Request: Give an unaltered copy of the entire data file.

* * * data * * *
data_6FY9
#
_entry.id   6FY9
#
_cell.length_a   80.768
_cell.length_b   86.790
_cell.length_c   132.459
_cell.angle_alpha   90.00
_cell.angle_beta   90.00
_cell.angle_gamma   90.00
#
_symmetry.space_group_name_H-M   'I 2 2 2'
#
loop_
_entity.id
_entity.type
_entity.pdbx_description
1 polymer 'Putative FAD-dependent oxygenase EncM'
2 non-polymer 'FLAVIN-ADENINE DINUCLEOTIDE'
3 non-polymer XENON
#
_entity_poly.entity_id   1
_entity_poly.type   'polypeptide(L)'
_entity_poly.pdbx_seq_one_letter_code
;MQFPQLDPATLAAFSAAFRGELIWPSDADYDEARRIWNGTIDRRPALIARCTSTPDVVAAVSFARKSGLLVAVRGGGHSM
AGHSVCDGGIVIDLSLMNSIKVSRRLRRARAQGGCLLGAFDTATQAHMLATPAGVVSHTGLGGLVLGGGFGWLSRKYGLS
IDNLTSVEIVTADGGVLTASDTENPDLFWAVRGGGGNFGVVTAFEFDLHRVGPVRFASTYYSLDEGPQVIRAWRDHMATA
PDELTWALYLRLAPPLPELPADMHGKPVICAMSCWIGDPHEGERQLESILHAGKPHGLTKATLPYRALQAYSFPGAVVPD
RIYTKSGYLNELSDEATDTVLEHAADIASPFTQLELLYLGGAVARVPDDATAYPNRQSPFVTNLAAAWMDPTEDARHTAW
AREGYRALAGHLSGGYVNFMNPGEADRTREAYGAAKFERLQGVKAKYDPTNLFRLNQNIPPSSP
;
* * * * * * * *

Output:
data_6FY9
#
_entry.id   6FY9
#
_cell.length_a   80.768
_cell.length_b   86.790
_cell.length_c   132.459
_cell.angle_alpha   90.00
_cell.angle_beta   90.00
_cell.angle_gamma   90.00
#
_symmetry.space_group_name_H-M   'I 2 2 2'
#
loop_
_entity.id
_entity.type
_entity.pdbx_description
1 polymer 'Putative FAD-dependent oxygenase EncM'
2 non-polymer 'FLAVIN-ADENINE DINUCLEOTIDE'
3 non-polymer XENON
#
_entity_poly.entity_id   1
_entity_poly.type   'polypeptide(L)'
_entity_poly.pdbx_seq_one_letter_code
;MQFPQLDPATLAAFSAAFRGELIWPSDADYDEARRIWNGTIDRRPALIARCTSTPDVVAAVSFARKSGLLVAVRGGGHSM
AGHSVCDGGIVIDLSLMNSIKVSRRLRRARAQGGCLLGAFDTATQAHMLATPAGVVSHTGLGGLVLGGGFGWLSRKYGLS
IDNLTSVEIVTADGGVLTASDTENPDLFWAVRGGGGNFGVVTAFEFDLHRVGPVRFASTYYSLDEGPQVIRAWRDHMATA
PDELTWALYLRLAPPLPELPADMHGKPVICAMSCWIGDPHEGERQLESILHAGKPHGLTKATLPYRALQAYSFPGAVVPD
RIYTKSGYLNELSDEATDTVLEHAADIASPFTQLELLYLGGAVARVPDDATAYPNRQSPFVTNLAAAWMDPTEDARHTAW
AREGYRALAGHLSGGYVNFMNPGEADRTREAYGAAKFERLQGVKAKYDPTNLFRLNQNIPPSSP
;